Flexible packaging has transformed the packaging industry over the last few years. Pouches and bags are packaging new products all the time. As more items make the move to flexible, a greater demand exists for materials that can accommodate these new foods and beverages. The latest films and coatings work to provide improved product freshness, cost saving and sustainability.
Toray Plastics (toraytpa.com) began offering the Torayfan PC5 metallized BOPP film earlier this year. It is versatile ultra-high oxygen and moisture barrier film for use in tri-laminations, as a foil replacement and as an overwrap. The ultra-high-barrier layer is resistant to crazing on one side while the other side is corona treated for bond strength in co-seal adhesive applications and in extrusion and adhesive 3-ply laminations. In order to provide brand integrity, the film protects against oxygen and moisture in gas-flushed applications so food will stay fresh.
“New foods are introduced to the consumer daily and end users and converters want more than the packaging status quo,” says Kerri Boyens, product manager, Torayfan Division. “PC5 film is an innovative foil-replacement and barrier packaging solution that offers clear competitive advantages. It has superior oxygen- and moisture-barrier functionality, is versatile and readily available, and is an economical solution, particularly when compared to foil.”
Also striving to deliver improved oxygen barrier properties, LPS Industries (lpsind.com) launched two new film families in January. The Ethylene Vinyl Alcohol (EVOH) co-extrusion material delivers on the oxygen-barrier front while the ultrathin option is an effective coating made of nanoparticles.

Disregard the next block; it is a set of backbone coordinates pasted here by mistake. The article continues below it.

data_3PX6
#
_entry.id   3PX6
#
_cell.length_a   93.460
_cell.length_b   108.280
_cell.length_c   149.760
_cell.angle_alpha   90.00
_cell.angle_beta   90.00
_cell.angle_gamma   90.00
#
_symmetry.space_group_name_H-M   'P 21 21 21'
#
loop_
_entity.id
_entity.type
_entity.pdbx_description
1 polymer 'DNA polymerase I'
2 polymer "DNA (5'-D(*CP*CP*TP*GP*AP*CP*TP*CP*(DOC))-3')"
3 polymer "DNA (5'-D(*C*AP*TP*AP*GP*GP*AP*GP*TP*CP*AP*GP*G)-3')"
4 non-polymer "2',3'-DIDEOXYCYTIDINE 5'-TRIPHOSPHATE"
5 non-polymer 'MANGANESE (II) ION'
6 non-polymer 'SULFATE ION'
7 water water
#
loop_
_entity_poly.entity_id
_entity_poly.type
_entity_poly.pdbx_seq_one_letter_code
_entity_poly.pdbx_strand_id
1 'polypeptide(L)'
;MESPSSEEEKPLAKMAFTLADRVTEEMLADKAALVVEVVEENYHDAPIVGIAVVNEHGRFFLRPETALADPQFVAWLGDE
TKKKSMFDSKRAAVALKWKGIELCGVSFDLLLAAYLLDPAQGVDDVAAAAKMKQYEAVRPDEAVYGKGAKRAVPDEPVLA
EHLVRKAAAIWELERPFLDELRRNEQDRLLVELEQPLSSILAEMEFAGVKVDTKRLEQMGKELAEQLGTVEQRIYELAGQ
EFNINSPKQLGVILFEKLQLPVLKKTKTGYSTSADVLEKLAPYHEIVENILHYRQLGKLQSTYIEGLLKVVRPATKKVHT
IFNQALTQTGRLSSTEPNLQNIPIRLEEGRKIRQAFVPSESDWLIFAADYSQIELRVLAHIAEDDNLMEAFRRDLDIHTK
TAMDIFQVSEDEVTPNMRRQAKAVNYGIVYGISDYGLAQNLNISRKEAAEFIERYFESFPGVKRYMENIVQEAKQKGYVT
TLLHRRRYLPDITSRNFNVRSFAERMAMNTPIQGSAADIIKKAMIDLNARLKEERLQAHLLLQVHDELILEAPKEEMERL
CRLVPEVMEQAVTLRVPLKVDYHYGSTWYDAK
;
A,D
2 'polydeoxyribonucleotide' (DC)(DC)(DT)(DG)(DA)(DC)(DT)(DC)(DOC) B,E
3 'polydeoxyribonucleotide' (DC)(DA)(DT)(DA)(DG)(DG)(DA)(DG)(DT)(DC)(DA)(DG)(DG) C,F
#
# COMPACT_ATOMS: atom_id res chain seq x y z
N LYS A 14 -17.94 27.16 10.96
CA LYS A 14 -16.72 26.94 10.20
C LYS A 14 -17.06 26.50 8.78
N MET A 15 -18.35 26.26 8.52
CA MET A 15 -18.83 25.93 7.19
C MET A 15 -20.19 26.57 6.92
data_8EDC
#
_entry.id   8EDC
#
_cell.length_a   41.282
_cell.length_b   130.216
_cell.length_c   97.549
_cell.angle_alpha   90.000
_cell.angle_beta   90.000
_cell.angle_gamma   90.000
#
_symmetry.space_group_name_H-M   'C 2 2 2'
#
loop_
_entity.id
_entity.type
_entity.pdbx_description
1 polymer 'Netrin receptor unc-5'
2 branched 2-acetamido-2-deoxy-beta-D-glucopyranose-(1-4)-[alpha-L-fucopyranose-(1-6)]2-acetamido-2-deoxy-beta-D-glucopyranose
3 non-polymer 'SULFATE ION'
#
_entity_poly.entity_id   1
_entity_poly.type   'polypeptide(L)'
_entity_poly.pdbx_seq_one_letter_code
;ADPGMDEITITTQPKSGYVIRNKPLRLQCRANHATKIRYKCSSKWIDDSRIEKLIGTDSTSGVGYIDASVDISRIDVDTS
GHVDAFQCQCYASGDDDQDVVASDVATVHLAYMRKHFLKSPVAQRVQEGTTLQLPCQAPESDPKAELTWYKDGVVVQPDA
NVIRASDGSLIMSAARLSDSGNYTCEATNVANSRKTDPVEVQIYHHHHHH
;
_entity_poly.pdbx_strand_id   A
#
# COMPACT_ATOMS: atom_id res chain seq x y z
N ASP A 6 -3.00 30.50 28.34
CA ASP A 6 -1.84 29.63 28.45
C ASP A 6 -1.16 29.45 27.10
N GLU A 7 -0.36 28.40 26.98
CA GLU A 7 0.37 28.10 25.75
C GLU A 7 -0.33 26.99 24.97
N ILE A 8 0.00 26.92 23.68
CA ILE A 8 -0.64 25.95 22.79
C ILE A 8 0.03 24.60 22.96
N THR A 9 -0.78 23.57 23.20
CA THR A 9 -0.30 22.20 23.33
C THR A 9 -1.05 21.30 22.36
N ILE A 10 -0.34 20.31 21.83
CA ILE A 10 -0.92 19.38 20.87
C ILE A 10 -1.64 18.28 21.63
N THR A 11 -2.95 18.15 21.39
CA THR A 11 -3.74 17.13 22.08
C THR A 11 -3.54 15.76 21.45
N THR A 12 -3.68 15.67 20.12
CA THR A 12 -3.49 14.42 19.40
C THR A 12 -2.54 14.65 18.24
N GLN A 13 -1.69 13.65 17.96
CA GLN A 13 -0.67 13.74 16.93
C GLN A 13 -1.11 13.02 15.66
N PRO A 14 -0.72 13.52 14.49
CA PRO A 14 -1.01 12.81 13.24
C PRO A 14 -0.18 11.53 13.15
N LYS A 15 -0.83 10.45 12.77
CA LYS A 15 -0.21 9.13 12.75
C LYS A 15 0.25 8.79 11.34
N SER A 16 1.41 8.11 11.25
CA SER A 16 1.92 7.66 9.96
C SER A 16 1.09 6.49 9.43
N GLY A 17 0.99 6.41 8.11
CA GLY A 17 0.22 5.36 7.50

“Our solution is a new film that combines PET with a coextruded Ethylene Vinyl Alcohol copolymer (EVOH),” says Domenick Pasqualone, vice president of LPS Industries. “Not only is it cost-effective for larger runs of commonly used gauges it is also crystal clear, odorless and safe for consumable product contact. It can also provide multiples of the oxygen barrier properties of PVDC-coated PET.”
The thinner film also offers oxygen barrier properties by applying a layer of nanoparticles over PET film. Human hair is around 890 microns thick, but the nanoparticles are only 0.2 to 0.4 microns thick.
Food and Beverage Packaging discussed the flexible packaging market with Dan Walter, vice president and director of BioProduct at Penford Products (penford.com).
Food & Beverage Packaging Magazine: What do you see as the biggest trend for flexible packaging materials for food and beverage packaging in 2014?
Dan Walter: Lighter, flashier materials to catch the consumer’s eye while driving the package/product ratio down to meet retailer needs.
FBP: What is the biggest challenge for flexible packaging materials face moving forward?
Walter: Recycle versus compostable. Maybe a look at the PET bottle could be an analog example of where we are headed; if the package is not compostable then the drive for sustainability will reside in the recycle stream. On the surface this may be easy to accomplish, as it is technically for PET. In practice, getting used and discarded packaging into the recycle stream becomes more difficult as the packaging becomes more ubiquitous.